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Jun. 15 2010 - 2:12 pm | 129 views | 0 recommendations | 1 comment

Will November be a Democratic ‘bloodbath’?

Jon Chait looks at a new NPR poll focused on battleground states and districts, and concludes that November will be a “bloodbath” for Democrats. Here’s what the poll has to say about the upcoming election:

The results are a wake-up call for Democrats whose loses in the House could well exceed 30 seats. In the named-congressional ballot in the 60 Democratic districts, Democrats trail their Republican opponent, 42 to 47 percent, with only a third saying they want to vote to reelect their member. In the top tier of 30 most competitive seats, the Democratic candidate trails by 9 points (39 to 48 percent) and by 2 points in the next tier of 30 seats (45 to 47 percent). On the other hand, the Republican candidates are running well ahead in their most competitive seats ( 53 to 37 percent). As we saw in the special election in PA-12, Democrats will have to battle on a seat-by-seat basis — that has shifted these kinds of numbers this year.

The effort by individual campaigns will have to push against walls that seem very hard to move at this point. We tested Democratic and Republican arguments on the economy, health care, financial reform and the big picture for the 2010 election. The results consistently favored the Republicans and closely resembled the vote breakdown. Democrats are hurt by a combined lack of enthusiasm and an anti-incumbent tone.

If true, this would signal a complete bloodbath for Democrats across the country. But my hunch is that we should take this poll with a grain of salt. For starters, this poll is a single slice in time, there are no trend lines and we have no idea what these districts looked like at any time during the last six months. It’s entirely possible that these results have been constant and Republicans have always been more enthused than Democrats (which generally, is true). In which case, the picture isn’t nearly as terrible as Chait thinks, since as recently as last month, Democrats were projected to survive midterms with their majority intact.

Moreover, and as the Center for Politics’ Isaac Woods pointed out on Twitter, Greenberg Quinlan Rosner Research (the polling firm) is relying on an odd methodology, choosing supposedly “battleground” districts as opposed to taking a national poll or polling a single district. It’s silly to pull together random districts — each of which may be “in play” for vastly different reasons — and generalize from there a broad conclusion about the electoral landscape.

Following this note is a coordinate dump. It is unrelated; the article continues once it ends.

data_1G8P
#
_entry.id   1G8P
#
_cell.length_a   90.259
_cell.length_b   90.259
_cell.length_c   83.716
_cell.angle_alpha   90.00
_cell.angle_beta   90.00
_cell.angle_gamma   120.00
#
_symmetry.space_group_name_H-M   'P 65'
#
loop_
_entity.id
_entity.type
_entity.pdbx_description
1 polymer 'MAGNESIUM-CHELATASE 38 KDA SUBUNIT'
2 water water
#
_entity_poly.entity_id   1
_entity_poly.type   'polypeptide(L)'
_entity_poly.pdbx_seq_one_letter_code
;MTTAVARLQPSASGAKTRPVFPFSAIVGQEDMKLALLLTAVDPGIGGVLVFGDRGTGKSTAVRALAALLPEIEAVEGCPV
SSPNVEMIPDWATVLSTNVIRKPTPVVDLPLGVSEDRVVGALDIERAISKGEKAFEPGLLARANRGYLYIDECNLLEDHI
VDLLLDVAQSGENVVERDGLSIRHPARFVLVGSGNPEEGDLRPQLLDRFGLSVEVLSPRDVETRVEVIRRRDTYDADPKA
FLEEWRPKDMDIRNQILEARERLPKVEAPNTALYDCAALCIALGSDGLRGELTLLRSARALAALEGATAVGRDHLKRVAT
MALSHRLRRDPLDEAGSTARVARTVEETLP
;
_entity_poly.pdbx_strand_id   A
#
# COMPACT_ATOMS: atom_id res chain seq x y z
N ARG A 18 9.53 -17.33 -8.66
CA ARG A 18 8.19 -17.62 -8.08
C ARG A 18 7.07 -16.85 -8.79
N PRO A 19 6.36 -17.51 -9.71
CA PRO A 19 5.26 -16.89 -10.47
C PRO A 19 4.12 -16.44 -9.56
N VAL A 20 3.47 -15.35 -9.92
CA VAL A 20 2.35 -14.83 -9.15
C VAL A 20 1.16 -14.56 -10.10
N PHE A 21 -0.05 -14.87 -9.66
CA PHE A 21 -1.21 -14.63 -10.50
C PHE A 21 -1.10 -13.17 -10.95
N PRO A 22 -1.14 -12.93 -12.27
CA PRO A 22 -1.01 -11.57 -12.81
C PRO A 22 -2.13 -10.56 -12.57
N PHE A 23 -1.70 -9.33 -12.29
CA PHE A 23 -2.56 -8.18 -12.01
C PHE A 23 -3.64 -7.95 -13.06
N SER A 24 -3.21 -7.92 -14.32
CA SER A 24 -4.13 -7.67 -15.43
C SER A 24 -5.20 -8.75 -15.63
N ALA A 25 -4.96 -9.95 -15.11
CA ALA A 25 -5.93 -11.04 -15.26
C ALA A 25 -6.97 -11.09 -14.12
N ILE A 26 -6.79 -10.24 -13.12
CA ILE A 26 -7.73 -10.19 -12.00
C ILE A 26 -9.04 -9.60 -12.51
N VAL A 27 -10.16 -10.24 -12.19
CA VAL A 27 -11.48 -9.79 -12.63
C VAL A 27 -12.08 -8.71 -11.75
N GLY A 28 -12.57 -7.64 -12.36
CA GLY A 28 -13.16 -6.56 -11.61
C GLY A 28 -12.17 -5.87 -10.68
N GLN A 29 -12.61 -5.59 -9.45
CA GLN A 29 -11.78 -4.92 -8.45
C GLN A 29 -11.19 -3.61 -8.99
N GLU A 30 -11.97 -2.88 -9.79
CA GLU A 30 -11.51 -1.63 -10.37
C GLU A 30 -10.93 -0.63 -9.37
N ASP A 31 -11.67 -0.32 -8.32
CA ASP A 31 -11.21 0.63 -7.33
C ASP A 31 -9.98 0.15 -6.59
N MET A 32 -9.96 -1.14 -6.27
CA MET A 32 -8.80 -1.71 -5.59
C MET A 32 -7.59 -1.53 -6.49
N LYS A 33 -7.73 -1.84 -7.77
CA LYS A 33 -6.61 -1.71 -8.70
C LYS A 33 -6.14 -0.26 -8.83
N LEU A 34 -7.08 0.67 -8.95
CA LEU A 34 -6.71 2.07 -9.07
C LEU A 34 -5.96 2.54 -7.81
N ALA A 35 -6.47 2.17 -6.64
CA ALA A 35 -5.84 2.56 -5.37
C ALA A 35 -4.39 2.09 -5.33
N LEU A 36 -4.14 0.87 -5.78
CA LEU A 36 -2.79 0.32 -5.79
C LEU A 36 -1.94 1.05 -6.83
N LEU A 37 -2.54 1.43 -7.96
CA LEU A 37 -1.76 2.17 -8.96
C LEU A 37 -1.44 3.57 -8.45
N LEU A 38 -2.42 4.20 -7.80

Granted, I don’t think Democrats should sit on their laurels; things aren’t catastrophic, but they aren’t in good shape either. But they should also try to avoid overreaction. The siren call of Beltway approval has pulled many Democrats into opposing further stimulus and supporting measures for fiscal austerity, which is boneheaded. Right now, their survival depends most on employment numbers; the smart thing to do — politically and economically — is to pump more stimulus into the economy. More jobs means less discontent, and less discontent benefits President Obama and vulnerable congressional Democrats.


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  1. collapse expand

    Your “hunch” is to take this with a grain of salt? To not overreact to one poll? OK, then start looking at other polls and you’ll find that voters are generally angry and that they are losing patience with the Democrats and that blaming Bush won’t work for much longer.

    I think Democrats are in denial about how poorly their efforts are being judged by the public — because Democrats are so certain they are correct in their views, forgetting that most people don’t care so much about your views as about your results. And the economy still sucks, gas prices are still high, we are still at war, baby boomer entitlements are still going to bankrupt the country, college costs are still skyrocketing, mortgages are still underwater, banks are still cutting back on making loans … Democrats underestimated how bad the economy would get, and have not been able to get ahead of the curve, and now the honeymoon is over.

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